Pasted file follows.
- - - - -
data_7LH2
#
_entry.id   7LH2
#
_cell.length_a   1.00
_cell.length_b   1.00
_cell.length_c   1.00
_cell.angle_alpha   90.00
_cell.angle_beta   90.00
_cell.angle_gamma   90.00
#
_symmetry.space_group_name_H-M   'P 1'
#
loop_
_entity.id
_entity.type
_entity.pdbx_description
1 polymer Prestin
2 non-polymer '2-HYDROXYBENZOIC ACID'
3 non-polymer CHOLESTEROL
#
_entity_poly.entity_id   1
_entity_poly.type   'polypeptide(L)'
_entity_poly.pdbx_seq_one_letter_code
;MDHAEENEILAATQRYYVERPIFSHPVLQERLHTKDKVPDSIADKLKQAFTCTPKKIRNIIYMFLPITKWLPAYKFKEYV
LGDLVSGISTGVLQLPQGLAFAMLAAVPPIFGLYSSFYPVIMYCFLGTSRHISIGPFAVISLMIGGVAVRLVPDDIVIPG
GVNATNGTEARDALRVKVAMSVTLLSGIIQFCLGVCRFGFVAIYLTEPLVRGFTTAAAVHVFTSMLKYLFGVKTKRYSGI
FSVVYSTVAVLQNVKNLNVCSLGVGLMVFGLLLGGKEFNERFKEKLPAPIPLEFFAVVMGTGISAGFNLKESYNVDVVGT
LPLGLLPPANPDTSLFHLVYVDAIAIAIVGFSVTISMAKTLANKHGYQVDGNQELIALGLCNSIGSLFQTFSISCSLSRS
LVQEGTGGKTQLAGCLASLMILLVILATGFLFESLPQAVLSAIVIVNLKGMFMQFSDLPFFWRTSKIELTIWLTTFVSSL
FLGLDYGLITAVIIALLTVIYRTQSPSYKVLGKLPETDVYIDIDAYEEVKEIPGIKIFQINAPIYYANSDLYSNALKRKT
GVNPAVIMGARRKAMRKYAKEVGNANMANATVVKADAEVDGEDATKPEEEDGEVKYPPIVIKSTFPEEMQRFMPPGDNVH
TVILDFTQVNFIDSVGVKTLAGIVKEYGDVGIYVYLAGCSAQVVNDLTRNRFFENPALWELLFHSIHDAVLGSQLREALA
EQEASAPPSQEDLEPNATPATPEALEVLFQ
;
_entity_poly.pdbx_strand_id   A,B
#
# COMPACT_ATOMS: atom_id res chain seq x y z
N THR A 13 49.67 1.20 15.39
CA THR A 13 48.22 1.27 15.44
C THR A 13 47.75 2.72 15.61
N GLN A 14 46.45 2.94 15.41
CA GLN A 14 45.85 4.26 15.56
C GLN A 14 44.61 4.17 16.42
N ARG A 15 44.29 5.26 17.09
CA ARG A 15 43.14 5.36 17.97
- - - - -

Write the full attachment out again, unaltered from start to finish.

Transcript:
data_7LH2
#
_entry.id   7LH2
#
_cell.length_a   1.00
_cell.length_b   1.00
_cell.length_c   1.00
_cell.angle_alpha   90.00
_cell.angle_beta   90.00
_cell.angle_gamma   90.00
#
_symmetry.space_group_name_H-M   'P 1'
#
loop_
_entity.id
_entity.type
_entity.pdbx_description
1 polymer Prestin
2 non-polymer '2-HYDROXYBENZOIC ACID'
3 non-polymer CHOLESTEROL
#
_entity_poly.entity_id   1
_entity_poly.type   'polypeptide(L)'
_entity_poly.pdbx_seq_one_letter_code
;MDHAEENEILAATQRYYVERPIFSHPVLQERLHTKDKVPDSIADKLKQAFTCTPKKIRNIIYMFLPITKWLPAYKFKEYV
LGDLVSGISTGVLQLPQGLAFAMLAAVPPIFGLYSSFYPVIMYCFLGTSRHISIGPFAVISLMIGGVAVRLVPDDIVIPG
GVNATNGTEARDALRVKVAMSVTLLSGIIQFCLGVCRFGFVAIYLTEPLVRGFTTAAAVHVFTSMLKYLFGVKTKRYSGI
FSVVYSTVAVLQNVKNLNVCSLGVGLMVFGLLLGGKEFNERFKEKLPAPIPLEFFAVVMGTGISAGFNLKESYNVDVVGT
LPLGLLPPANPDTSLFHLVYVDAIAIAIVGFSVTISMAKTLANKHGYQVDGNQELIALGLCNSIGSLFQTFSISCSLSRS
LVQEGTGGKTQLAGCLASLMILLVILATGFLFESLPQAVLSAIVIVNLKGMFMQFSDLPFFWRTSKIELTIWLTTFVSSL
FLGLDYGLITAVIIALLTVIYRTQSPSYKVLGKLPETDVYIDIDAYEEVKEIPGIKIFQINAPIYYANSDLYSNALKRKT
GVNPAVIMGARRKAMRKYAKEVGNANMANATVVKADAEVDGEDATKPEEEDGEVKYPPIVIKSTFPEEMQRFMPPGDNVH
TVILDFTQVNFIDSVGVKTLAGIVKEYGDVGIYVYLAGCSAQVVNDLTRNRFFENPALWELLFHSIHDAVLGSQLREALA
EQEASAPPSQEDLEPNATPATPEALEVLFQ
;
_entity_poly.pdbx_strand_id   A,B
#
# COMPACT_ATOMS: atom_id res chain seq x y z
N THR A 13 49.67 1.20 15.39
CA THR A 13 48.22 1.27 15.44
C THR A 13 47.75 2.72 15.61
N GLN A 14 46.45 2.94 15.41
CA GLN A 14 45.85 4.26 15.56
C GLN A 14 44.61 4.17 16.42
N ARG A 15 44.29 5.26 17.09
CA ARG A 15 43.14 5.36 17.97